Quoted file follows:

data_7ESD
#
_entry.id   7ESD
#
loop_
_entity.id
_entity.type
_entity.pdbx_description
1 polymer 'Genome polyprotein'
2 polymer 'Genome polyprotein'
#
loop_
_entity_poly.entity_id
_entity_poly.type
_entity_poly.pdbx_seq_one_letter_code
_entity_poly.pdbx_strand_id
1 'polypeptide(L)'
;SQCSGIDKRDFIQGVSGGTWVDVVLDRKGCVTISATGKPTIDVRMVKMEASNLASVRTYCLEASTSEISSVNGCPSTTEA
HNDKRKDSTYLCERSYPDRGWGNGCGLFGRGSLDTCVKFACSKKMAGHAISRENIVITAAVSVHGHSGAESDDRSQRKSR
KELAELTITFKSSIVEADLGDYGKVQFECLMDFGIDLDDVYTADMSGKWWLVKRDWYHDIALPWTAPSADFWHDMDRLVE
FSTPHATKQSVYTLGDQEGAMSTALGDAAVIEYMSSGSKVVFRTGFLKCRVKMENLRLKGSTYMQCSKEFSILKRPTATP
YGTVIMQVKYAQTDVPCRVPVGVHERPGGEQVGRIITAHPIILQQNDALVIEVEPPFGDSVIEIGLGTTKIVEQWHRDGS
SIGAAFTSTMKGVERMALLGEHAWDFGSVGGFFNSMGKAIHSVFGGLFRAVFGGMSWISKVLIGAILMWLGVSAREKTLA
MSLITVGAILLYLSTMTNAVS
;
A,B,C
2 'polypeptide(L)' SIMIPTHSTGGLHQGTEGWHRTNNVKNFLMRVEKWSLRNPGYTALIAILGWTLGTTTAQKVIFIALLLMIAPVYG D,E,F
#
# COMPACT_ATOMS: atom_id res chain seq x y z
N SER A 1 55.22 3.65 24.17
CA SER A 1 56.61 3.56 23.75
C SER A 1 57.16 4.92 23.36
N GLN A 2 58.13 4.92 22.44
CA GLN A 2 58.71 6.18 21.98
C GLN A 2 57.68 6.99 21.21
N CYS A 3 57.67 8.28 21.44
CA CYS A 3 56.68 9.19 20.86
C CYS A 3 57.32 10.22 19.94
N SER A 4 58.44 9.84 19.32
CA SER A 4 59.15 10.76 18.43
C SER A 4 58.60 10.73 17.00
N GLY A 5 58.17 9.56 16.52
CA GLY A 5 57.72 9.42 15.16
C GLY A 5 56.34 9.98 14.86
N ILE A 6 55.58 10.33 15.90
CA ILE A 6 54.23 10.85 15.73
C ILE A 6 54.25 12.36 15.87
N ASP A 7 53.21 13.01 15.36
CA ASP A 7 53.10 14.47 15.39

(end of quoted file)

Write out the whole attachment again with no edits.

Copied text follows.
data_7ESD
#
_entry.id   7ESD
#
loop_
_entity.id
_entity.type
_entity.pdbx_description
1 polymer 'Genome polyprotein'
2 polymer 'Genome polyprotein'
#
loop_
_entity_poly.entity_id
_entity_poly.type
_entity_poly.pdbx_seq_one_letter_code
_entity_poly.pdbx_strand_id
1 'polypeptide(L)'
;SQCSGIDKRDFIQGVSGGTWVDVVLDRKGCVTISATGKPTIDVRMVKMEASNLASVRTYCLEASTSEISSVNGCPSTTEA
HNDKRKDSTYLCERSYPDRGWGNGCGLFGRGSLDTCVKFACSKKMAGHAISRENIVITAAVSVHGHSGAESDDRSQRKSR
KELAELTITFKSSIVEADLGDYGKVQFECLMDFGIDLDDVYTADMSGKWWLVKRDWYHDIALPWTAPSADFWHDMDRLVE
FSTPHATKQSVYTLGDQEGAMSTALGDAAVIEYMSSGSKVVFRTGFLKCRVKMENLRLKGSTYMQCSKEFSILKRPTATP
YGTVIMQVKYAQTDVPCRVPVGVHERPGGEQVGRIITAHPIILQQNDALVIEVEPPFGDSVIEIGLGTTKIVEQWHRDGS
SIGAAFTSTMKGVERMALLGEHAWDFGSVGGFFNSMGKAIHSVFGGLFRAVFGGMSWISKVLIGAILMWLGVSAREKTLA
MSLITVGAILLYLSTMTNAVS
;
A,B,C
2 'polypeptide(L)' SIMIPTHSTGGLHQGTEGWHRTNNVKNFLMRVEKWSLRNPGYTALIAILGWTLGTTTAQKVIFIALLLMIAPVYG D,E,F
#
# COMPACT_ATOMS: atom_id res chain seq x y z
N SER A 1 55.22 3.65 24.17
CA SER A 1 56.61 3.56 23.75
C SER A 1 57.16 4.92 23.36
N GLN A 2 58.13 4.92 22.44
CA GLN A 2 58.71 6.18 21.98
C GLN A 2 57.68 6.99 21.21
N CYS A 3 57.67 8.28 21.44
CA CYS A 3 56.68 9.19 20.86
C CYS A 3 57.32 10.22 19.94
N SER A 4 58.44 9.84 19.32
CA SER A 4 59.15 10.76 18.43
C SER A 4 58.60 10.73 17.00
N GLY A 5 58.17 9.56 16.52
CA GLY A 5 57.72 9.42 15.16
C GLY A 5 56.34 9.98 14.86
N ILE A 6 55.58 10.33 15.90
CA ILE A 6 54.23 10.85 15.73
C ILE A 6 54.25 12.36 15.87
N ASP A 7 53.21 13.01 15.36
CA ASP A 7 53.10 14.47 15.39